Participants are asked to submit all types of creative work, animation, motion graphics, narrative, non-narrative, or documentary work, music videos and entirely new art forms—creations that challenge the world’s perceptions of what’s possible with video.

Talk about the worlds biggest pool of creative crowd-sourcing. Everyone should definitely keep their eyes open for what’s about to come.

In a bid to generate some buzz surrounding its new series, The Hard Times of RJ Berger, MTV has launched an online game that encourages users to navigate through the hard times of adolescence.

This series, which premiers on June 6th, is about an awkward 15 year old boy, who has a hard time talking with girls he has a crush on.

The game, called “Chain of Thought,” challenges the player to connect objects in such a way as to create a sentence that causes the in-game “crush” to respond positively.

MTV is slated to release additional game content as the show progresses, creating a unique user experience, in both the game and the TV program. It’s going to be interesting to see how these content elements play off each other, and if they form a symbiotic relationship. MTV is releasing the game earlier than the show, in hopes that it will catch on virally.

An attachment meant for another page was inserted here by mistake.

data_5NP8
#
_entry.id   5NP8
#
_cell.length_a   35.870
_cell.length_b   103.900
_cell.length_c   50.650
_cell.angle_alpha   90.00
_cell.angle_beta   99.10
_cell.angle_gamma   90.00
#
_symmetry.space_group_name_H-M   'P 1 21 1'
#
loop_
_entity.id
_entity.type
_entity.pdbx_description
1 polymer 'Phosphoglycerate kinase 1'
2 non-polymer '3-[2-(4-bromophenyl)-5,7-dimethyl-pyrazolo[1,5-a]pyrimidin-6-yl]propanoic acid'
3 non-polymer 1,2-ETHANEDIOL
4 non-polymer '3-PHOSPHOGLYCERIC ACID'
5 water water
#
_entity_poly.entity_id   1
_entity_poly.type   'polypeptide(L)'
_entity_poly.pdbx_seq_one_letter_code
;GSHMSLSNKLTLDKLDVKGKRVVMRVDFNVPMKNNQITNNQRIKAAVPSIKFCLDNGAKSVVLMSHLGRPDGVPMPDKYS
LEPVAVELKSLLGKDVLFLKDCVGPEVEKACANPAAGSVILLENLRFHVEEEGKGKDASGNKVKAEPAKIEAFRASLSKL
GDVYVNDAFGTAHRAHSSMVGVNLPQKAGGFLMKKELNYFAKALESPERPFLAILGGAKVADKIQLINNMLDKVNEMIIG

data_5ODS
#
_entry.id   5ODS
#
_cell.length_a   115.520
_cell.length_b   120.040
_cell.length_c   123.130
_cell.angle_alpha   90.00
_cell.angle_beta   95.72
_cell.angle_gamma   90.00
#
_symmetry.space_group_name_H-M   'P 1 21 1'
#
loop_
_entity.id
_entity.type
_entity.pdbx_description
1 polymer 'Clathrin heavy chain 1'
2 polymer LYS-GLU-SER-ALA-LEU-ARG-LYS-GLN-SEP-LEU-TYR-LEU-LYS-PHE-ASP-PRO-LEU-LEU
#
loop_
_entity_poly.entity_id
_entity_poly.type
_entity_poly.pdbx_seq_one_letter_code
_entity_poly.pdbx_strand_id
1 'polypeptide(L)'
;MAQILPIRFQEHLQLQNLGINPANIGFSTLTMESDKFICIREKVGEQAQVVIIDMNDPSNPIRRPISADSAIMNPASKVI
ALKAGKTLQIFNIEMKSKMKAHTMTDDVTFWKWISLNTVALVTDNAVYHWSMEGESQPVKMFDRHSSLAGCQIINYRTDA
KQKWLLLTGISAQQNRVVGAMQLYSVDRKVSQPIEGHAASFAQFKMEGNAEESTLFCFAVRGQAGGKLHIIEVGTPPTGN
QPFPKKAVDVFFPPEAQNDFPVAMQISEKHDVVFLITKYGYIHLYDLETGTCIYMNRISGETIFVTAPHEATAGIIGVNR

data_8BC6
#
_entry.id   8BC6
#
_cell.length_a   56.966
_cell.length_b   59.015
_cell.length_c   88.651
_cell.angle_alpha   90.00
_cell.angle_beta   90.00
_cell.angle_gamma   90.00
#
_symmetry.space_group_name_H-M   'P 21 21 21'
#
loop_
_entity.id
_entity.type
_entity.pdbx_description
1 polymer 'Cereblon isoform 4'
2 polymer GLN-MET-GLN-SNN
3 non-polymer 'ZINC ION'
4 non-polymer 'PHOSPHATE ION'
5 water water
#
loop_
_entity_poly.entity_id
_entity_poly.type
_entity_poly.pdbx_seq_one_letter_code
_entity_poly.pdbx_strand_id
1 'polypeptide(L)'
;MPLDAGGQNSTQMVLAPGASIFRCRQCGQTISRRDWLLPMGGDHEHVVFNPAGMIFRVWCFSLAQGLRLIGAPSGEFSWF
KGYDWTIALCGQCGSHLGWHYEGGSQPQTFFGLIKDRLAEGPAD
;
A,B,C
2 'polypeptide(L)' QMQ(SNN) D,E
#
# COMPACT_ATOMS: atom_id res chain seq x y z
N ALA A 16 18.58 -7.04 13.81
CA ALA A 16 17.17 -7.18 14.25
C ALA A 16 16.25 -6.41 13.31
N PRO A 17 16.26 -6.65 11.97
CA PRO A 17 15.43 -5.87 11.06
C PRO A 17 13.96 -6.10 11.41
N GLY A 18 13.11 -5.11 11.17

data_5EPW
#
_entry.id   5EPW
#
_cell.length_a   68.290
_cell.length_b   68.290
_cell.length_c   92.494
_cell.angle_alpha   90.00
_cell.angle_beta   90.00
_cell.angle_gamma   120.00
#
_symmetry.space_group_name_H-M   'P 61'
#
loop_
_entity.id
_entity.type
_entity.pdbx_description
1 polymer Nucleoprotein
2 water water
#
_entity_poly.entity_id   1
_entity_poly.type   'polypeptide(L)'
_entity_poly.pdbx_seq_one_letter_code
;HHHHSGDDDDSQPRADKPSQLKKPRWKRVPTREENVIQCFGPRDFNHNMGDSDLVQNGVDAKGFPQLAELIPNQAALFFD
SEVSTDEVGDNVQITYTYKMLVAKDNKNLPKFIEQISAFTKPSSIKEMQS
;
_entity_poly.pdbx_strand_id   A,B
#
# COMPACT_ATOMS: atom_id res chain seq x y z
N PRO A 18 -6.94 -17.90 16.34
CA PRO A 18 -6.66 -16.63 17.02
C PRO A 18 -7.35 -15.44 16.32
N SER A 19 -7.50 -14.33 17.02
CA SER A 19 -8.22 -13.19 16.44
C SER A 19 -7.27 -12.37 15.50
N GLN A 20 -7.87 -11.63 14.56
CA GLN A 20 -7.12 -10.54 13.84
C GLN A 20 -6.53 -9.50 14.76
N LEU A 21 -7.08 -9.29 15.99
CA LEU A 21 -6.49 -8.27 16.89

You can check out the game here: http://www.mtv.com/games/arcade/game/play.jhtml?arcadeGameId=10264361

How do you make a cultural, political and environmental statement using the logos of 3,000 high-powered brands without having a slew of lawyers following you to the bathroom?

I wish I had an answer, especially after Logorama managed to do that very thing and actually covet an Oscar for Best Animated Short on Sunday night.

It took three directors six years and 3,000 brand logos to create, and while the story itself isn’t riveting the fact that the entire movie is one giant commercial for modern consumer culture is unsettling to some, and outright impressive to others.

The idea that every aspect of our lives is becoming commercialized is nothing new, but what Logorama is most successful at is communicating the way branding has become such a pervasive aspect of the way we relate to the world. Without that pervasiveness, Logorama would be an obscurity, but because it is true the movie was able to garner a much deserved Oscar.